As we head towards the end of winter, our 2016 opening date of 1st March is fast approaching .  The days are becoming longer, the sun has a little warmth in it, signs of spring’s arrival are appearing and for many of us, our thoughts turn to our first camping trip of the season. But don’t be fooled, brisk outdoor walks, long days cycling and cosy nights in the pub are all very well but when the sun goes down, the temperature can drop dramatically so be prepared with our top 7 tips for keeping yourself and your family warm at night.

  1. Sleeping bag

Make sure you have a good quality, temperature rated sleeping bag. Generally speaking a 1 season sleeping bag is suitable for summer, a 2 season sleeping bag is suitable for summer and spring, a 3 season sleeping bag is suitable for spring, summer and autumn and a 4 season sleeping bag is suitable for all year round. Always choose a sleeping bag that will provide more warmth than you may think is necessary and don’t forget that women tend to feel the cold more than men.

When thinking about the shape of your sleeping bag, remember that mummy sleeping bags taper towards the feet and are therefore more fitted than regular rectangular bags, thus improving heat retention. They also generally have a hood which helps to keep warmth in so if you’re expecting temperatures to be low, choose a mummy shaped bag. Having said that, rectangular sleeping bags are available in double sizes and are ideal for adults, or several small children, where combined body heat will create extra warmth.

Another good idea is to invest in a sleeping bag liner which gives an extra layer thus increasing insulation.

  1. Sleeping mat

One of the most important things to remember when preparing your bed is to ensure good insulation between you and the ground. Whilst an air bed provides a high level of comfort when camping, a foam sleeping mat offers more insulation since air mattresses, filled with cold air, will drain the heat from you. If you want comfort and warmth, layering is again the key. You could put an insulating blanket or sleeping mat on top of, and/or under, your air bed. Emergency blankets and the silver lined picnic blankets, both of which we sell in our shop, are ideal to use.

  1. What to wear

Once again, layers are the key to keeping warm. For comfort wear thin thermal layers against the skin and fleecy outer layers. Make sure your night wear isn’t too tight as this will reduce the insulation they provide. A word on onesies – whilst they may seem cosy, don’t forget that if you need to make a trek to the toilet block in the night, you’ll need to virtually undress to do the necessary so separate tops and bottoms are more practical.

A hat is a good addition as a lot of your body heat is lost through your head. Don’t be tempted to put your head inside your sleeping bag because your breath creates condensation which can ultimately make you colder throughout the night.

Finally, warm fleecy socks and even gloves will help significantly and ensure that you are toasty warm all night long.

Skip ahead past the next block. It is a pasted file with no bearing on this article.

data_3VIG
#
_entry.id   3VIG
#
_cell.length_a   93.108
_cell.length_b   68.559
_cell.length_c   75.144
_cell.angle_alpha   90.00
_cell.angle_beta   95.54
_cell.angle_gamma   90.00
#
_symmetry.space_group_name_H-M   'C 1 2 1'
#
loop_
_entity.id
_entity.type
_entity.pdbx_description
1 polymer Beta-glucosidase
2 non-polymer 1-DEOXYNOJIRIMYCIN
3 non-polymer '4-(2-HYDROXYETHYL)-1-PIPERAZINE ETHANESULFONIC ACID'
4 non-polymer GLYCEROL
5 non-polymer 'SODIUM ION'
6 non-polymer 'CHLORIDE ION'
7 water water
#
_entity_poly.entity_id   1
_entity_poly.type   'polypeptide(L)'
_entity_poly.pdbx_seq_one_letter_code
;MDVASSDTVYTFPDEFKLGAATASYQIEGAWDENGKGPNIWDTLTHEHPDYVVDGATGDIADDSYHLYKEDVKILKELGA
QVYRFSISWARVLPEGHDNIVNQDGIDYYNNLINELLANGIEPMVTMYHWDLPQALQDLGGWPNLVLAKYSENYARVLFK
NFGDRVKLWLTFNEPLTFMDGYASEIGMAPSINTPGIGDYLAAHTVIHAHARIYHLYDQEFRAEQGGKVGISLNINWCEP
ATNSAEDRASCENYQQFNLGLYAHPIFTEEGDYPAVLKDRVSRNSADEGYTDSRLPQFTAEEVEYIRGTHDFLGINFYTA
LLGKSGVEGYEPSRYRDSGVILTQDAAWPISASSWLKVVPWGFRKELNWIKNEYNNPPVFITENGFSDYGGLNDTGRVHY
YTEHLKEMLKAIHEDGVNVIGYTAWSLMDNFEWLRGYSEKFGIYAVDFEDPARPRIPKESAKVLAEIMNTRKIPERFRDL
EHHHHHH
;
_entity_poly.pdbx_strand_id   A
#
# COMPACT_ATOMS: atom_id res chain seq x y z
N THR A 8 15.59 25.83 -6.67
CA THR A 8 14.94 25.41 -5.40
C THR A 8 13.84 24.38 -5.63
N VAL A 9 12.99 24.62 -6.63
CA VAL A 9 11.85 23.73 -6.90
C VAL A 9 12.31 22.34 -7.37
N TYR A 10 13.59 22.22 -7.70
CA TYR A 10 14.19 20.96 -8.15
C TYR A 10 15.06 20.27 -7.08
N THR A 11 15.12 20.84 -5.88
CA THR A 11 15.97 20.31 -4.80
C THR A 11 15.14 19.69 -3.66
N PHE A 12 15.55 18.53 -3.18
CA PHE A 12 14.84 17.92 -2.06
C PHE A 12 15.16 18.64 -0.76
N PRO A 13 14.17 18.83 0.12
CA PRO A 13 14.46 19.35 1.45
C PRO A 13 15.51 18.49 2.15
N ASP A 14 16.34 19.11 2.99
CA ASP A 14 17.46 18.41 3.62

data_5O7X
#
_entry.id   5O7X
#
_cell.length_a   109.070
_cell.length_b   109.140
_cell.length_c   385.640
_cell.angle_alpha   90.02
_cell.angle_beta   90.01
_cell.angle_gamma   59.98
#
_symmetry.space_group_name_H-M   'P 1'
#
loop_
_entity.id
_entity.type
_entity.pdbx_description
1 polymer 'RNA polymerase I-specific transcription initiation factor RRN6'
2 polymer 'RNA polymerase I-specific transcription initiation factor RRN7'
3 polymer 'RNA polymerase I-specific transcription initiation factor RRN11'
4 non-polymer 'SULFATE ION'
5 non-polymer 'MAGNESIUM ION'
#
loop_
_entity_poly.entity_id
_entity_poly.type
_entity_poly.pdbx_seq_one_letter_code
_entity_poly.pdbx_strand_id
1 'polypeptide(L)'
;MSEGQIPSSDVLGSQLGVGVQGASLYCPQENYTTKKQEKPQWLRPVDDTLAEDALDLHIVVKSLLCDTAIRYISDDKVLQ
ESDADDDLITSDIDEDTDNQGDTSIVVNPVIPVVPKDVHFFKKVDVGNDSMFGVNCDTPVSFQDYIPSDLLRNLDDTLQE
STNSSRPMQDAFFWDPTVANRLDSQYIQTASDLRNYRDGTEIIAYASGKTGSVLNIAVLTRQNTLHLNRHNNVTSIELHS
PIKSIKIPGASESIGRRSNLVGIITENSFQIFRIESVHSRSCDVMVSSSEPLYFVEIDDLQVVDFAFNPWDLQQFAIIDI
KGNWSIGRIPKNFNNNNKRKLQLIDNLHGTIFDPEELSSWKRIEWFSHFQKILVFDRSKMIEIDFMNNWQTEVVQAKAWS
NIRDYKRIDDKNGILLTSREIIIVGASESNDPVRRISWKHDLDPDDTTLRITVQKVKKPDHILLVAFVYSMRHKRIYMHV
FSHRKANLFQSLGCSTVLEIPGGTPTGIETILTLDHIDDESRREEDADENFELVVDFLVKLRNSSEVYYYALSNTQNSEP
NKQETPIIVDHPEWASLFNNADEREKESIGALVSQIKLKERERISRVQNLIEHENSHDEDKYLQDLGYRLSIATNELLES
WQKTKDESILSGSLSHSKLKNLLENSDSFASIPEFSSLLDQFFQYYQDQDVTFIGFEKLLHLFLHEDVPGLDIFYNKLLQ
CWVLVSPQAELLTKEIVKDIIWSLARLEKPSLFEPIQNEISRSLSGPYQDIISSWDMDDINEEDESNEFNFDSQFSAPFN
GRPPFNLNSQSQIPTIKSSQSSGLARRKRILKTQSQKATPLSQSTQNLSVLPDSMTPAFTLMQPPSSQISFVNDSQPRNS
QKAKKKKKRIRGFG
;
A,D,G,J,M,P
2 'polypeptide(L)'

1. Tent heaters

The first thing to say about tent heaters is that they do pose a fire risk so extreme care should be taken when using them. We would never recommend a gas heater and would advise against leaving any heater on whilst you are asleep. In addition to this, NEVER take a camp stove or BBQ into your tent when ventilation is poor, not only is this an extreme fire risk but the risk of carbon monoxide poisoning is high.

Safety issues aside, one of the simplest ways to heat your tent is with an electric heater. It is essential that you have a heater suitable for use with an electric hook-up, not a domestic heater, or you will trip your own electric supply and also that of your neighbours. Our hook-ups have a 10amp supply so do your research before you purchase or you may end up with something you can’t use whilst camping.

  1. Go to bed warm

Warmth originates from within and any insulation from a sleeping bag or clothing is merely concerned with keeping it there. It’s pointless bedding down if you’re already freezing, so get warm by doing some vigorous exercise like star-jumps before going to bed or performing sit-ups or press-ups in your sleeping bag. Another good tip is to drink something hot, but not filled with caffeine, shortly before going to bed, it will give you a ‘warm feeling’ in your chest and stomach which is surprisingly helpful.

  1. Remember that dampness equals chilliness.

Although you may feel that opening your ventilation flaps will make your tent colder, the opposite is in fact true. By keeping your tent ventilated, you can reduce the dampness and condensation thereby keeping you and the inside of your tent dryer – which keeps you warmer throughout the night. Also equally important is that you keep yourself from sweating. If you wake up and notice that you are sweating … remove some layers to keep dry.

  1. Hot water bottles etc.

A hot water bottle is a great idea and you might like to consider investing in self-heating hand warmers which are great for keeping feet warm too.

 

So, follow these tips and you’ll stay toasty and comfortable all night long!